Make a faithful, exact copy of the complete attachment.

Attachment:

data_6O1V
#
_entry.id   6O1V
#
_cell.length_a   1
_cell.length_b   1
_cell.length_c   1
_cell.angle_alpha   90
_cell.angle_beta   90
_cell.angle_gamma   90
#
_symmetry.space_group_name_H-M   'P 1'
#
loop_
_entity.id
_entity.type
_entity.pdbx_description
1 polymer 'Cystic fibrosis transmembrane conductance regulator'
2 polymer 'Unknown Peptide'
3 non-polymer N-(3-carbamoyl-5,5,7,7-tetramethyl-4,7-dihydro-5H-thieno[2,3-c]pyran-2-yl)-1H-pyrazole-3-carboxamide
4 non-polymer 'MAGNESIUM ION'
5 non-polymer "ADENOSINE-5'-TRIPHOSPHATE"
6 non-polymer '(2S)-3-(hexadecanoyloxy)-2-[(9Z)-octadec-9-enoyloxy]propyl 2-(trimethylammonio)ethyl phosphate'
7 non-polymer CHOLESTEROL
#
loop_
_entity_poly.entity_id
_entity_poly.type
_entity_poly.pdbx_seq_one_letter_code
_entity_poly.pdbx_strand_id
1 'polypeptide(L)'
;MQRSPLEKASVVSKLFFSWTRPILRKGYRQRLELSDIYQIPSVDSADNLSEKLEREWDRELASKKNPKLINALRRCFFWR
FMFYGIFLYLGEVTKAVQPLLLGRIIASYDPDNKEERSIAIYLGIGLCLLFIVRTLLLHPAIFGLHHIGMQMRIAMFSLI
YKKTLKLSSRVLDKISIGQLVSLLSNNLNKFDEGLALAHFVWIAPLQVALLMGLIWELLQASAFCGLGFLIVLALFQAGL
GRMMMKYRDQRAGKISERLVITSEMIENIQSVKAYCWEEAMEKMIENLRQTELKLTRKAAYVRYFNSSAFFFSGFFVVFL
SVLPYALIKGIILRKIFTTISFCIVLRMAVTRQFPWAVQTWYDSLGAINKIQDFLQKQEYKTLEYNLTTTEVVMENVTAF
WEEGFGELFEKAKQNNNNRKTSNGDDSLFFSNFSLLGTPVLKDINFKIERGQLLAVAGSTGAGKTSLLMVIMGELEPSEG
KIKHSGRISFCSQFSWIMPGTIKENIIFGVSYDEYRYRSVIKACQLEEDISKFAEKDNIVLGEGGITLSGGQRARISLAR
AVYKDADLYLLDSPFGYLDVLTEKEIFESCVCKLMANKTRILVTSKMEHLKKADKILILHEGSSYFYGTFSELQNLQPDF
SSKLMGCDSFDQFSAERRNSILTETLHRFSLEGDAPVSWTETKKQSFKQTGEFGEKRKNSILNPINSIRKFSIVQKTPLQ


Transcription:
data_6O1V
#
_entry.id   6O1V
#
_cell.length_a   1
_cell.length_b   1
_cell.length_c   1
_cell.angle_alpha   90
_cell.angle_beta   90
_cell.angle_gamma   90
#
_symmetry.space_group_name_H-M   'P 1'
#
loop_
_entity.id
_entity.type
_entity.pdbx_description
1 polymer 'Cystic fibrosis transmembrane conductance regulator'
2 polymer 'Unknown Peptide'
3 non-polymer N-(3-carbamoyl-5,5,7,7-tetramethyl-4,7-dihydro-5H-thieno[2,3-c]pyran-2-yl)-1H-pyrazole-3-carboxamide
4 non-polymer 'MAGNESIUM ION'
5 non-polymer "ADENOSINE-5'-TRIPHOSPHATE"
6 non-polymer '(2S)-3-(hexadecanoyloxy)-2-[(9Z)-octadec-9-enoyloxy]propyl 2-(trimethylammonio)ethyl phosphate'
7 non-polymer CHOLESTEROL
#
loop_
_entity_poly.entity_id
_entity_poly.type
_entity_poly.pdbx_seq_one_letter_code
_entity_poly.pdbx_strand_id
1 'polypeptide(L)'
;MQRSPLEKASVVSKLFFSWTRPILRKGYRQRLELSDIYQIPSVDSADNLSEKLEREWDRELASKKNPKLINALRRCFFWR
FMFYGIFLYLGEVTKAVQPLLLGRIIASYDPDNKEERSIAIYLGIGLCLLFIVRTLLLHPAIFGLHHIGMQMRIAMFSLI
YKKTLKLSSRVLDKISIGQLVSLLSNNLNKFDEGLALAHFVWIAPLQVALLMGLIWELLQASAFCGLGFLIVLALFQAGL
GRMMMKYRDQRAGKISERLVITSEMIENIQSVKAYCWEEAMEKMIENLRQTELKLTRKAAYVRYFNSSAFFFSGFFVVFL
SVLPYALIKGIILRKIFTTISFCIVLRMAVTRQFPWAVQTWYDSLGAINKIQDFLQKQEYKTLEYNLTTTEVVMENVTAF
WEEGFGELFEKAKQNNNNRKTSNGDDSLFFSNFSLLGTPVLKDINFKIERGQLLAVAGSTGAGKTSLLMVIMGELEPSEG
KIKHSGRISFCSQFSWIMPGTIKENIIFGVSYDEYRYRSVIKACQLEEDISKFAEKDNIVLGEGGITLSGGQRARISLAR
AVYKDADLYLLDSPFGYLDVLTEKEIFESCVCKLMANKTRILVTSKMEHLKKADKILILHEGSSYFYGTFSELQNLQPDF
SSKLMGCDSFDQFSAERRNSILTETLHRFSLEGDAPVSWTETKKQSFKQTGEFGEKRKNSILNPINSIRKFSIVQKTPLQ